One of the main topics that comes up for my clients going through infertility (and anxiety, pregnancy loss, depression, abuse, infidelity and basically anything they are coming to see me for) is how to talk about it with other people. Infertility is particularly difficult because of the lack of education around this topic, the stigma associated with it, and the uncomfortable details these conversations might include. So many clients and friends have cried over the unintentionally hurtful things that other people have said to them in a time when they were looking for support.
When you take a step back, it becomes clear that people really are trying to be helpful, it’s just that they have no idea HOW to help you. They care about you and they love you, but they haven’t got a clue of how to give you support in these moments. Truthfully, they panic. At a loss of what to say, they say the first thing that comes to their heads. Based on my experience with this issues, I’ve devised four categories that people typically fall into: the fixer, the minimizer, the existentialist, and the blamer. I will talk about each category in separate posts, so for now we’ll focus on the fixer.
So what does a “fixer” look like? I’m sure we’ve all had experience with a fixer. The conversation goes a little something like this. I’ll refer to the person going through infertility as Person I.
Fixer: “So when are you going to start a family?”
Person I: “We’re not sure. To be honest, we’ve been having some trouble getting pregnant.”
Fixer: “Oh my goodness, have you talked to your doctor about it?”
Person I: “Yes, we’ve actually had some testing done and will be starting infertility treatments soon.”
Fixer: “Are you doing IVF?”
Person I: “Not to start with. First we will try IUI. This whole process has been really difficult.”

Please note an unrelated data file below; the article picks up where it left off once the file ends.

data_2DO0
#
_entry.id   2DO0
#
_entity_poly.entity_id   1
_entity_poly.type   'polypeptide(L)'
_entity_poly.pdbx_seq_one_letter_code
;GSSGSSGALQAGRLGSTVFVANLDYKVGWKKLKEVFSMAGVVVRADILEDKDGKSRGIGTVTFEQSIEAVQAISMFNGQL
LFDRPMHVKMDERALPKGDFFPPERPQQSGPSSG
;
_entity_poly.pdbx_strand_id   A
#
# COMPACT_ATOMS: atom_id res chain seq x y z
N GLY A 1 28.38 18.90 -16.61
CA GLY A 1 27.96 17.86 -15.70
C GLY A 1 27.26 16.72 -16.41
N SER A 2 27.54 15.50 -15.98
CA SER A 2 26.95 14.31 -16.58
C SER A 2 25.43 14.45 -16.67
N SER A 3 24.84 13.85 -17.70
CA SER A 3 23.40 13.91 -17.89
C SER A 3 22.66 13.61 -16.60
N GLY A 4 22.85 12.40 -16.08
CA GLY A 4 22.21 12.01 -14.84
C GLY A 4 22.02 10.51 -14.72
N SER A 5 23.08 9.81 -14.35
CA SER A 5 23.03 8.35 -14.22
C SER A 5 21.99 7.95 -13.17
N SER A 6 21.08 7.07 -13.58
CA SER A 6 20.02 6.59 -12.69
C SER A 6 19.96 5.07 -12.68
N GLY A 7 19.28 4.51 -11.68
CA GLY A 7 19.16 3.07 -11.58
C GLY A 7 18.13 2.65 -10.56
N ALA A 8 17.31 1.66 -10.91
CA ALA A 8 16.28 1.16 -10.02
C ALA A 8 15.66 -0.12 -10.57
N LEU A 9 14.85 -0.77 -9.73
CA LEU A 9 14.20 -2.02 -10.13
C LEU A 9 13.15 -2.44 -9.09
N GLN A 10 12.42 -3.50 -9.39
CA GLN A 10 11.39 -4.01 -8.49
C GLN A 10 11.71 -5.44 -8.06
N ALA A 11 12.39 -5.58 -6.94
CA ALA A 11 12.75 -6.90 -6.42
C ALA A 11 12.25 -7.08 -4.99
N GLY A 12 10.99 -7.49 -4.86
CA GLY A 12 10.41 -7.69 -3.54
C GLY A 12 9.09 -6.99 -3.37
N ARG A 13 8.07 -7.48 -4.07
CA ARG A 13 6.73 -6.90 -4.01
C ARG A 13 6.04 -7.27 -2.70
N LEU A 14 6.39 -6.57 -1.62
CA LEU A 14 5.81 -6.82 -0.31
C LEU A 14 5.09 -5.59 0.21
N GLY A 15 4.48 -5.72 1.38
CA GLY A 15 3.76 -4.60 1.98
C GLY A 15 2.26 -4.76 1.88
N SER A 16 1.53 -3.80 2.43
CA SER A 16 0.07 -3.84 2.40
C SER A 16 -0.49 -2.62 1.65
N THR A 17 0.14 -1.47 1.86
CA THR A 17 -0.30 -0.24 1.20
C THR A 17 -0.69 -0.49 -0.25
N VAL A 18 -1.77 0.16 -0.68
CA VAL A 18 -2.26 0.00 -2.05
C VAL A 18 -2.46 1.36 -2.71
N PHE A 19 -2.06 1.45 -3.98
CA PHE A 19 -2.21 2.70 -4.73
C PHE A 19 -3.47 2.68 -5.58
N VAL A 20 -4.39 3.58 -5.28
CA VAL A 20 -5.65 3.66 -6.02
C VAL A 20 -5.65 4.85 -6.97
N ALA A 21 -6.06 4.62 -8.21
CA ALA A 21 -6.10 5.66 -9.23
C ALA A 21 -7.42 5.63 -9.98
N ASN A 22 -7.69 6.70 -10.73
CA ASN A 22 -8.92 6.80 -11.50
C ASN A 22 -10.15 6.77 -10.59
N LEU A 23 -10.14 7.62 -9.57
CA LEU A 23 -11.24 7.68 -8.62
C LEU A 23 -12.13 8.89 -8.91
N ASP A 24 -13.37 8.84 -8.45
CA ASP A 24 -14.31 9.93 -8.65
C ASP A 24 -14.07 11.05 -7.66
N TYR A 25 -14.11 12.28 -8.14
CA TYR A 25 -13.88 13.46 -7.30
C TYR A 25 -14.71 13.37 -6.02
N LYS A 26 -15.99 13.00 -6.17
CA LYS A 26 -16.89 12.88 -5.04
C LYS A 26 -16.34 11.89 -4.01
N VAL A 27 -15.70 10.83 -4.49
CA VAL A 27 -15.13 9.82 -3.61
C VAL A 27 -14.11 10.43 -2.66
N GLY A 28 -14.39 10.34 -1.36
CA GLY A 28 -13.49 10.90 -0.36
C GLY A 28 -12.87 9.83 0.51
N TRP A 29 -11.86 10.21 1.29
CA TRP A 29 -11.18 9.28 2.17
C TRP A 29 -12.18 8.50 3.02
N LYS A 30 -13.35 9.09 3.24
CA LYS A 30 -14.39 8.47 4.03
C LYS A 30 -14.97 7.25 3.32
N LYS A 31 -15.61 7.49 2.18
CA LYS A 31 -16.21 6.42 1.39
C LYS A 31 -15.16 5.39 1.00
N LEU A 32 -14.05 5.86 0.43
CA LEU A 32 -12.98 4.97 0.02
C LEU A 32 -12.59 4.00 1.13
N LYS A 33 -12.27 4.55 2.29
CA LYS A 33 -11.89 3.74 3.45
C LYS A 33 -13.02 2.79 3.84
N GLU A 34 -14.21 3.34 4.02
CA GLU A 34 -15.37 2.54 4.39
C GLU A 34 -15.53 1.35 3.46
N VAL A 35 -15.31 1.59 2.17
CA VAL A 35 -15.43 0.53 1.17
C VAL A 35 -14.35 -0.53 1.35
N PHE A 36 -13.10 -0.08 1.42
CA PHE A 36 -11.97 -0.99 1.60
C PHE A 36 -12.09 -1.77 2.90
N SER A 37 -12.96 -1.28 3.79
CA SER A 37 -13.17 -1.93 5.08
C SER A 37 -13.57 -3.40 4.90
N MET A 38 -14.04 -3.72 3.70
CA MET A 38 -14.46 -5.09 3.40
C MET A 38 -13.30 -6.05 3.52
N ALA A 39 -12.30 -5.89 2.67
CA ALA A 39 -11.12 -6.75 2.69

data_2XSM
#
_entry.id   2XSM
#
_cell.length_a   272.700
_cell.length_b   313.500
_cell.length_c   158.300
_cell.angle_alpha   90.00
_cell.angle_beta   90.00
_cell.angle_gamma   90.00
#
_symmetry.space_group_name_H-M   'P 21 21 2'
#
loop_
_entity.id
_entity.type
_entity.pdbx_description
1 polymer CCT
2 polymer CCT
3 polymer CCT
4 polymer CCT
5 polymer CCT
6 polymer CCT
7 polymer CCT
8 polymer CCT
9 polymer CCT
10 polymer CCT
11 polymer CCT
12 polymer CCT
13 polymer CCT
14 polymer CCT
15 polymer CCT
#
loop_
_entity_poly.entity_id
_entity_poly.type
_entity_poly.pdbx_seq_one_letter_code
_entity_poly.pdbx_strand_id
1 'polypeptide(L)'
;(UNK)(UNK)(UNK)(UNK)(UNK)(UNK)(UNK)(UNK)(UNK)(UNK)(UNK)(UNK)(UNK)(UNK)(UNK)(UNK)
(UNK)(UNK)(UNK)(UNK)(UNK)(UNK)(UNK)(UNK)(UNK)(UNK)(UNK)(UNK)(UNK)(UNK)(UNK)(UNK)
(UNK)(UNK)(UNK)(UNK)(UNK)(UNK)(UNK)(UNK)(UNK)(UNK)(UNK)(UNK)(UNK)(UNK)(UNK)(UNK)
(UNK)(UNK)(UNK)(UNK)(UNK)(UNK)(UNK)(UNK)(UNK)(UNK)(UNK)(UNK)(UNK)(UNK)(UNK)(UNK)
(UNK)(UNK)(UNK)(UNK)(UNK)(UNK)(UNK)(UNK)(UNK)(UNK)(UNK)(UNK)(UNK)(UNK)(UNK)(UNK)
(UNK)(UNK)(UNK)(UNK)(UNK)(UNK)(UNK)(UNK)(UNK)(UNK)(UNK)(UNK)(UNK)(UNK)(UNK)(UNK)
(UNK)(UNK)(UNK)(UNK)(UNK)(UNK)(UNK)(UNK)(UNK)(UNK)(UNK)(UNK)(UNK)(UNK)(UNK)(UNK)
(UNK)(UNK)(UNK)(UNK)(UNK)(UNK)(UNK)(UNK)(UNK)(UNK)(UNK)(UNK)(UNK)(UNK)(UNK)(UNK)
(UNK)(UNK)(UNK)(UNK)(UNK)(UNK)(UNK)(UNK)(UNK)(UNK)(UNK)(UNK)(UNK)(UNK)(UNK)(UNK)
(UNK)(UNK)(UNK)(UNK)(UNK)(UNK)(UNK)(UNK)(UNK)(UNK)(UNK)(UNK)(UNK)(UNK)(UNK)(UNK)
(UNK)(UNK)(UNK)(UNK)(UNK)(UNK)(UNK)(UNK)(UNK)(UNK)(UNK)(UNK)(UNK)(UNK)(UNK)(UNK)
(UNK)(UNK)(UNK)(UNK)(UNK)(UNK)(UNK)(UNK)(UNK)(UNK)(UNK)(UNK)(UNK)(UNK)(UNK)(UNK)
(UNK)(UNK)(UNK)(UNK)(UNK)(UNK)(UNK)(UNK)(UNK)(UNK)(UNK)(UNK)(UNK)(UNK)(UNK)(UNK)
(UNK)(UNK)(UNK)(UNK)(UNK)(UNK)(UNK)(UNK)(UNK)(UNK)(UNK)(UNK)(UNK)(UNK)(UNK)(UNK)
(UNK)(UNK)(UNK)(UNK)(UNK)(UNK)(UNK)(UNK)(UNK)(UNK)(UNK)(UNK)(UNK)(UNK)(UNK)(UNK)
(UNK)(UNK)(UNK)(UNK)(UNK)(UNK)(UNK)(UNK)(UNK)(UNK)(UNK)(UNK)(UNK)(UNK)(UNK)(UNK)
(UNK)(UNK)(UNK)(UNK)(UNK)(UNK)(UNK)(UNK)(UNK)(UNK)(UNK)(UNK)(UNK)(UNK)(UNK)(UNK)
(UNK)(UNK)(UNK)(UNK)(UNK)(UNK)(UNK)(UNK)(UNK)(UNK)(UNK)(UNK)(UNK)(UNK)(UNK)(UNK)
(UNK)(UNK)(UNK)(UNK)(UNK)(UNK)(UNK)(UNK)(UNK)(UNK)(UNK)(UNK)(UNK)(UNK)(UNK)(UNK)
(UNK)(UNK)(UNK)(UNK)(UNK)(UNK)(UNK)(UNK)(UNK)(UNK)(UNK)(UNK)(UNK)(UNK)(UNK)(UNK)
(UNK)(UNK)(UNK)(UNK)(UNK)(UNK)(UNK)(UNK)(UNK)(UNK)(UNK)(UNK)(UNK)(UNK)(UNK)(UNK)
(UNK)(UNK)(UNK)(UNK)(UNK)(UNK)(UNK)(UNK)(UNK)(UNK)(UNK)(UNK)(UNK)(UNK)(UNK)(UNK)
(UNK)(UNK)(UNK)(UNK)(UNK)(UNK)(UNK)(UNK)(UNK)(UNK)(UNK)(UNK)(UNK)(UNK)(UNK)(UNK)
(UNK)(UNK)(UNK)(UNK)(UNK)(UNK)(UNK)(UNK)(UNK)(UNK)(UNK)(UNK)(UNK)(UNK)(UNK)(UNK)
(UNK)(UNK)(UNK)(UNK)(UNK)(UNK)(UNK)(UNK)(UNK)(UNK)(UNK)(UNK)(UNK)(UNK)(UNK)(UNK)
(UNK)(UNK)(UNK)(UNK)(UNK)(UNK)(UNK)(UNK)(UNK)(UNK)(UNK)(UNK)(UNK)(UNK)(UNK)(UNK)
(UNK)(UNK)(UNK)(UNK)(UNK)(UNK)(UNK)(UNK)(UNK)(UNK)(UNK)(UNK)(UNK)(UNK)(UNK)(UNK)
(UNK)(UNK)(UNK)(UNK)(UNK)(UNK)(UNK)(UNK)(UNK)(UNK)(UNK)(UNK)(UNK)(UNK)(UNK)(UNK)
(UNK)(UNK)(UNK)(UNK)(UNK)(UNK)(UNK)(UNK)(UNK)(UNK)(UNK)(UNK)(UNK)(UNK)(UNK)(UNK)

Fixer: “Well you’ll probably end up doing IVF, that’s what my cousin did. Have you talked to Dr. So and so, she’s supposed to be the best. You know, I bet if you relax that will make things so much easier. Also, there’s a book about some of this stuff, I’ll find it online for you and send it to you.”
Person I: “Thanks, I really appreciate that. We are trying to take things one step at a time.”
Fixer: “Well you definitely need to stay on top of things and do your research. Have you thought about acupuncture? You know, if it doesn’t work out you can always adopt.”
The fixer is that well-meaning friend that immediately jumps into problem solving when something serious or scary has come up. They so desperately want to help and for a fixer, this is how they are showing support. Fixers are people who like to have a lot of control over situations, are usually perfectionists, and are the take charge 0 to 100 type. Fixers are good people to have in your corner because they are great problem solvers, have lots of ideas that perhaps you didn’t think of, and jump right in to help. However, in emotionally challenging times, fixers forget to have some boundaries and check in to see where you are. Their brains are already 6-8 steps ahead of what’s happening right now. What’s happening now is uncomfortable, so they avoid it by moving at warp speed.